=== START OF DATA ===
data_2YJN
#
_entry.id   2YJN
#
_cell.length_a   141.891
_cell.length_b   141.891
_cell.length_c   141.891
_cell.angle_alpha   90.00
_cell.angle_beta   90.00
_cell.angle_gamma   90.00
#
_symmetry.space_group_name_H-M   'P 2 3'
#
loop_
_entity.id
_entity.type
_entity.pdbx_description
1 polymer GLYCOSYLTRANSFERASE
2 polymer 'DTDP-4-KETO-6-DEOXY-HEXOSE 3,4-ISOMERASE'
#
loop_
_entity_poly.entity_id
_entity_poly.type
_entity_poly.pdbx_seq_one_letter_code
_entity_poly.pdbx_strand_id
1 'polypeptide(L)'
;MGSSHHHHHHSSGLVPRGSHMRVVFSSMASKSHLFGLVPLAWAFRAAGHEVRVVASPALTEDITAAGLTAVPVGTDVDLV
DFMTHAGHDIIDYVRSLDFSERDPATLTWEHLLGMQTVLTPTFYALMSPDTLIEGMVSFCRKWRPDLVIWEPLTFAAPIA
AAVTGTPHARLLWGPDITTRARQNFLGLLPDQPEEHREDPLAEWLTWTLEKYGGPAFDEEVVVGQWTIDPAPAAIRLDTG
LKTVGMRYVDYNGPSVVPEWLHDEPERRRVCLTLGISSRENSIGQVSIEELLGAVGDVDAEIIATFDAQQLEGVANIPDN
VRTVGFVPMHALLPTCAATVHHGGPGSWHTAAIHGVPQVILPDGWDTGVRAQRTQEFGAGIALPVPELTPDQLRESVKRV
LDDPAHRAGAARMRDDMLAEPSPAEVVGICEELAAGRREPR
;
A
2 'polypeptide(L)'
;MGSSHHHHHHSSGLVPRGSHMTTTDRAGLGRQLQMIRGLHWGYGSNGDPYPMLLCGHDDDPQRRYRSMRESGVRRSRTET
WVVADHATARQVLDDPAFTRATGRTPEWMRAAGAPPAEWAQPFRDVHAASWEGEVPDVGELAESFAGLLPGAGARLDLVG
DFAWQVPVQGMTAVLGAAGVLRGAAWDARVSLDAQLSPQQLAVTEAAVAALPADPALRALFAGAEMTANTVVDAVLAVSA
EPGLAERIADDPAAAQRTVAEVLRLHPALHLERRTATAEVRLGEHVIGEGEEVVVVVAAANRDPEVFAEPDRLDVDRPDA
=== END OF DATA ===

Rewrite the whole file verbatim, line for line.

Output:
data_2YJN
#
_entry.id   2YJN
#
_cell.length_a   141.891
_cell.length_b   141.891
_cell.length_c   141.891
_cell.angle_alpha   90.00
_cell.angle_beta   90.00
_cell.angle_gamma   90.00
#
_symmetry.space_group_name_H-M   'P 2 3'
#
loop_
_entity.id
_entity.type
_entity.pdbx_description
1 polymer GLYCOSYLTRANSFERASE
2 polymer 'DTDP-4-KETO-6-DEOXY-HEXOSE 3,4-ISOMERASE'
#
loop_
_entity_poly.entity_id
_entity_poly.type
_entity_poly.pdbx_seq_one_letter_code
_entity_poly.pdbx_strand_id
1 'polypeptide(L)'
;MGSSHHHHHHSSGLVPRGSHMRVVFSSMASKSHLFGLVPLAWAFRAAGHEVRVVASPALTEDITAAGLTAVPVGTDVDLV
DFMTHAGHDIIDYVRSLDFSERDPATLTWEHLLGMQTVLTPTFYALMSPDTLIEGMVSFCRKWRPDLVIWEPLTFAAPIA
AAVTGTPHARLLWGPDITTRARQNFLGLLPDQPEEHREDPLAEWLTWTLEKYGGPAFDEEVVVGQWTIDPAPAAIRLDTG
LKTVGMRYVDYNGPSVVPEWLHDEPERRRVCLTLGISSRENSIGQVSIEELLGAVGDVDAEIIATFDAQQLEGVANIPDN
VRTVGFVPMHALLPTCAATVHHGGPGSWHTAAIHGVPQVILPDGWDTGVRAQRTQEFGAGIALPVPELTPDQLRESVKRV
LDDPAHRAGAARMRDDMLAEPSPAEVVGICEELAAGRREPR
;
A
2 'polypeptide(L)'
;MGSSHHHHHHSSGLVPRGSHMTTTDRAGLGRQLQMIRGLHWGYGSNGDPYPMLLCGHDDDPQRRYRSMRESGVRRSRTET
WVVADHATARQVLDDPAFTRATGRTPEWMRAAGAPPAEWAQPFRDVHAASWEGEVPDVGELAESFAGLLPGAGARLDLVG
DFAWQVPVQGMTAVLGAAGVLRGAAWDARVSLDAQLSPQQLAVTEAAVAALPADPALRALFAGAEMTANTVVDAVLAVSA
EPGLAERIADDPAAAQRTVAEVLRLHPALHLERRTATAEVRLGEHVIGEGEEVVVVVAAANRDPEVFAEPDRLDVDRPDA